• August 5th, 2020

Camelthorn pods, prickly pears in high demand as drought worsens

Deon Schlechter

WINDHOEK - The pods of the majestic camelthorn tree are now more precious and valuable than ever in especially the drought-stricken South where farmers are grasping at straws in order to save themselves and their livestock.

Terrible tales are emerging of how most communal farmers in the Karasburg and Warmbad areas have lost virtually their entire herds of small stock due to the drought that has never released its grip on these farms since 2013.
The pods of the camelthorn tree have been part of farmers’ bush-feeding systems for decades and with the current drought escalating, farm workers and their children can also earn an additional income by gathering these pods.

The Namibia farmers Drought Aid Programme pays gatherers of camelthorn pods N$40 per 50kg bag which gets distributed with the free lucerne and animal fodder. The programme has reached out to almost 300 farmers, delivering some 13 000 bales of lucerne and 500 bags of feed to areas such as Mariental, Leonardville, Tses, Bethanië, Keetmanshoop, Karasburg, Warmbad, Ariamsvlei, Aroab and Maltahὅhe.

Over the decades, the camelthorn pod has earned its place among drought-feed food stocks. The disastrous drought is demanding more of farmers with each passing day and bush feeding is now more intense than ever.
Namibian farmers do not only use bush-feed as a drought emergency feed but 50 percent of the farmers also use it as a supplement feed throughout the year or as a feedlot feed. 

This is the finding of a recent survey done by the Support to De-bushing Project. The survey aimed at capturing current bush-to-feed practices and identifying key challenges to assist in the development of suitable interventions with regard to the production, effective use, storage and future commercialisation of encroacher bush feed.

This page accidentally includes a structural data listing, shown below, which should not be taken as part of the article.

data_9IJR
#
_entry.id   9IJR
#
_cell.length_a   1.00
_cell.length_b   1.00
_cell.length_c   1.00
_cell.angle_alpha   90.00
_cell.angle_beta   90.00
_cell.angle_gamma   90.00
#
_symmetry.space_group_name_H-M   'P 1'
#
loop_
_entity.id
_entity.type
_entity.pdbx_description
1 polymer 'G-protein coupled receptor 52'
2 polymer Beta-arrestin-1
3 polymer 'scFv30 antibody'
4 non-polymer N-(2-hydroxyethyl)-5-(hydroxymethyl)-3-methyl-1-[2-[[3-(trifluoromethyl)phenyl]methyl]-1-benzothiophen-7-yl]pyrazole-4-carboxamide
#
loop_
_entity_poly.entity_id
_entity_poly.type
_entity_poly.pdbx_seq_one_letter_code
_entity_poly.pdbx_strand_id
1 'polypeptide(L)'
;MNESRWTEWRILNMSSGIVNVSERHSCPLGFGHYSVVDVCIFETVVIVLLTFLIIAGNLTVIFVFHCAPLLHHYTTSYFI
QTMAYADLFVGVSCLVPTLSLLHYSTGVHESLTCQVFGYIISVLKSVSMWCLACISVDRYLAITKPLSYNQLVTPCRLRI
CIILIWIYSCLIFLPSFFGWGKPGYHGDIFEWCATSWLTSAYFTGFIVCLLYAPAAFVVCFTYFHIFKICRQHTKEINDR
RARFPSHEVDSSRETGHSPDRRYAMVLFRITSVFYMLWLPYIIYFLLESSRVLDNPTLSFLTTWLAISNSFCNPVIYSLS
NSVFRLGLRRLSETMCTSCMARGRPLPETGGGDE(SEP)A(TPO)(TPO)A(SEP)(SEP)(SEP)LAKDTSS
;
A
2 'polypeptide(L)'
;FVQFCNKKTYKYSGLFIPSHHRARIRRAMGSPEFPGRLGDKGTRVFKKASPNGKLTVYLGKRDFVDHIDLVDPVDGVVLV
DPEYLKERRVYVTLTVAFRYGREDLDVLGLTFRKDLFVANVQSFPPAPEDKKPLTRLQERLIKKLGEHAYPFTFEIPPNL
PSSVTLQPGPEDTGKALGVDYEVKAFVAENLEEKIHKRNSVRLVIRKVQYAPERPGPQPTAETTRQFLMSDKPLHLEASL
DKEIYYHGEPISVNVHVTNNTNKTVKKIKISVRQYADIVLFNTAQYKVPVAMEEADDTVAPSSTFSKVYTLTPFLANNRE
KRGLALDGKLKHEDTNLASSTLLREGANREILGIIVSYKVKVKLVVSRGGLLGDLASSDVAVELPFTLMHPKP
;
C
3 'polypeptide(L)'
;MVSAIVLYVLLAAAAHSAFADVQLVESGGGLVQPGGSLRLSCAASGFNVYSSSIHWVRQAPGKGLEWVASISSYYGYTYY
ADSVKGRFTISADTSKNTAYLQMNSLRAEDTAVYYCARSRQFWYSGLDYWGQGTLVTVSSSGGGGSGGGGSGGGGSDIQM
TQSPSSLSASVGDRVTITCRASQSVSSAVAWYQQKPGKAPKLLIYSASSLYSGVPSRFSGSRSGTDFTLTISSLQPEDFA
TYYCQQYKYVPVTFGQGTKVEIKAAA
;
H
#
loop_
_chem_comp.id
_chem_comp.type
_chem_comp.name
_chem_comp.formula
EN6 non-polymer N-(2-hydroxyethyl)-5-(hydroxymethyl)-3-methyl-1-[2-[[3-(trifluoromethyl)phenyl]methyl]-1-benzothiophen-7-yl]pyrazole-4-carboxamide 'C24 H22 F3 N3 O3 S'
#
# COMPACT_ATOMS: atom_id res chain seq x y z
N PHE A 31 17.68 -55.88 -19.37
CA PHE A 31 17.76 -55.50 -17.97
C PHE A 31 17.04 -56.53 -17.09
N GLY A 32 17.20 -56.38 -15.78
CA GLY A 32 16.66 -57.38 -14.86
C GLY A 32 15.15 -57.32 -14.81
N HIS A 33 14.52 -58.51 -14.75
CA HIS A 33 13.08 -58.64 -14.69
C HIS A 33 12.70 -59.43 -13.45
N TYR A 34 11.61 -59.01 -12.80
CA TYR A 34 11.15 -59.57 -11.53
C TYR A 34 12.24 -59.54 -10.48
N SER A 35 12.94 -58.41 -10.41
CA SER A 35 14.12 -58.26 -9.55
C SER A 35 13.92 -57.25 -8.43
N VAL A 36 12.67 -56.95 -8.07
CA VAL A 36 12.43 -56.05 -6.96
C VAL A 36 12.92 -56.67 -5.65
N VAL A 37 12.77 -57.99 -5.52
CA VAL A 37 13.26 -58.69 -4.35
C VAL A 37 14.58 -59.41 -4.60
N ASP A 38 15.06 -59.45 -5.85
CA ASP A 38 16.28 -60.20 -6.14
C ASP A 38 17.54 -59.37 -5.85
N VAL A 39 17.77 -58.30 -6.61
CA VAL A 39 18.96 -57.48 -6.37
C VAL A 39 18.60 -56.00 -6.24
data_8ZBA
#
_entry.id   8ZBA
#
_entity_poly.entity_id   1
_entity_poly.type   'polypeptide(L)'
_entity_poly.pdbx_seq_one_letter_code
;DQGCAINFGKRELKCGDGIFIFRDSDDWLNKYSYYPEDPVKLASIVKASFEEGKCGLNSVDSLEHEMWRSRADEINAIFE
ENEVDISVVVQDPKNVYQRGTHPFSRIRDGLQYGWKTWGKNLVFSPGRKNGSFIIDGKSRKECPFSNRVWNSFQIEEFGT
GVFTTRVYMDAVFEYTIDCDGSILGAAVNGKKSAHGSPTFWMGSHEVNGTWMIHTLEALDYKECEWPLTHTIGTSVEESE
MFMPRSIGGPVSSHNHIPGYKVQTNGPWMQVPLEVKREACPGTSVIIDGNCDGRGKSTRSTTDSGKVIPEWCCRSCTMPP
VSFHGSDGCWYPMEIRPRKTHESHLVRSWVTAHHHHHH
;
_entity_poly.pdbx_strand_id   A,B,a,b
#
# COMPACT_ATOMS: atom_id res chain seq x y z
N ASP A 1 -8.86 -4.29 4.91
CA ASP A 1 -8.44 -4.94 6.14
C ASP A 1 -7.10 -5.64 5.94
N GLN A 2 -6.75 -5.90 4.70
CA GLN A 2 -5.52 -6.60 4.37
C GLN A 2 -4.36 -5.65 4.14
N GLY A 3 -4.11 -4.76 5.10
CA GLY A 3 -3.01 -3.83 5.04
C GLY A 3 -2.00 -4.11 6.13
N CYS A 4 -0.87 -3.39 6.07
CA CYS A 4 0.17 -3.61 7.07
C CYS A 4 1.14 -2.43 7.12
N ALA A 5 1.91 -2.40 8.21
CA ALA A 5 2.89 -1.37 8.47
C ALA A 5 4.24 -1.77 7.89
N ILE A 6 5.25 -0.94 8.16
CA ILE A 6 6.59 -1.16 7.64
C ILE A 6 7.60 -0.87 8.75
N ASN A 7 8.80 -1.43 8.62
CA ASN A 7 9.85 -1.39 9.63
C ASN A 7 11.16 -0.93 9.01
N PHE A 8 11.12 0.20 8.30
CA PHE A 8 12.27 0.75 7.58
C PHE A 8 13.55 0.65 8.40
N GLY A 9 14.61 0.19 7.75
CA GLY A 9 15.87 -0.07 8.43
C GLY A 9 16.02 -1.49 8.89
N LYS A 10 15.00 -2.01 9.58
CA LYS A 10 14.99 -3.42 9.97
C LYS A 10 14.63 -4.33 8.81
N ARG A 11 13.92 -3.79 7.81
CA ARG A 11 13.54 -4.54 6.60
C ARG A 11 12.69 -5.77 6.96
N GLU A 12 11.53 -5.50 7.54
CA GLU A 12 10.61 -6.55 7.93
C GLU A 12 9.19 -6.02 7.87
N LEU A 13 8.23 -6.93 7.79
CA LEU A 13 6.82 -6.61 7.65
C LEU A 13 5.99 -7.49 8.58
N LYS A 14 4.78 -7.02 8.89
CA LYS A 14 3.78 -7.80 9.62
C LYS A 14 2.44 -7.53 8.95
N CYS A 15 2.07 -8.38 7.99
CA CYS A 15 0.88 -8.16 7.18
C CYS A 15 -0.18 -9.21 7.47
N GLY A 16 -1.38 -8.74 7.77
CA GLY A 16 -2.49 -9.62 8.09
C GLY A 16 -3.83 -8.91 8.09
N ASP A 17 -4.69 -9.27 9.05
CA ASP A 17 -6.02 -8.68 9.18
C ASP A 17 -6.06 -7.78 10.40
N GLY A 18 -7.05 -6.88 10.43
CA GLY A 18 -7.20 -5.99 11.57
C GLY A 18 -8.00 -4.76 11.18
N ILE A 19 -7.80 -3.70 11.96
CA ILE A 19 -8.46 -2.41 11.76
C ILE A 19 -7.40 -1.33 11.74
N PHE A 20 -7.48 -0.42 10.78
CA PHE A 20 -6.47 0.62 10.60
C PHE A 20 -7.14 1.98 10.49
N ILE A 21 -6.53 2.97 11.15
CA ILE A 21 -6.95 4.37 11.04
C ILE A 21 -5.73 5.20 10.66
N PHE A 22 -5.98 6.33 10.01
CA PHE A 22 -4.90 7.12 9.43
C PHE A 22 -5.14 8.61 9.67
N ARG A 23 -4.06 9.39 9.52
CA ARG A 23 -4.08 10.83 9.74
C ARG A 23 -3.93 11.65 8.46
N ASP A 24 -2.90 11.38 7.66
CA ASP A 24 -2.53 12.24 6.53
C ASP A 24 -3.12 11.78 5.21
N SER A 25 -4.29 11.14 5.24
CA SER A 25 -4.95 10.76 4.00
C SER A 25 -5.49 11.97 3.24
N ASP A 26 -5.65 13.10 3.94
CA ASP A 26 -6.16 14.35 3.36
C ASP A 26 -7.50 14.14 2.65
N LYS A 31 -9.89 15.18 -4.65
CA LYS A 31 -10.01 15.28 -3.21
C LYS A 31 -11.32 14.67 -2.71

Farmers testified that bush-feed production reduces pressure on the rangeland and grazing. It also allows maintaining the herd size during times of fodder shortage. The majority of respondents provide bush-feed to their cattle and sheep. However, some also feed their goats, pigs, donkeys or game with it, receiving excellent results.

 The report states that the use of drought-resistant fodder crops, such as camelthorn pods, spineless prickly pear and old man saltbush, as supplements to the milled bush has been the key for the success of various bush-feed productions. Spineless prickly pear has shown to give results comparable to maize chops as an energy source. Old man saltbush is a good source of protein, salt, and minerals. 

“Exceptional growth rates of up to 7kg a week in cattle and 1.5kg a week in sheep were obtained by farmers who fed animals with bush-based rations. The respective farmers had made efforts to send samples of their milled bush and prepared bush-based rations for laboratory analyses to the ministry of agriculture’s laboratory so that the nutritional value could be tested and ideal rations to be determined. Such practices help to avoid unnecessary expenses caused by excessive use of nutrients and avoid animal illnesses caused by their lack,” the report notes. 

Most farmers prefer the combination of a wood chipper and a hammer mill over the use of a combined all-in-one machine. The high labour intensity of bush harvesting is a major obstacle and it keeps 42 percent of the respondents from expanding their production. Machines such as chainsaws and brush cutters are more efficient options than pangas. 
The survey was conducted by the Support to De-bushing Project implemented by the Deutsche Gesellschaft für Internationale Zusammenarbeit (GIZ) in collaboration with the UNDP.

The acacia trees produce nutritious pods which are high in crude protein. The pods ripen during the dry season and can be used to supplement livestock feed when there is an inadequate supply of feed on rangelands.  

There has been a drastic increase in the cost of feed in recent years owing to the economic hardships faced by most Namibian communal farmers. Few communal farmers can afford to buy supplementary feed for livestock, and some have resorted to collecting tree fruits and feeding them to livestock as protein supplements, especially during the dry season.

Staff Reporter
2019-05-07 09:49:58 | 1 years ago

Be the first to post a comment...

You might also like...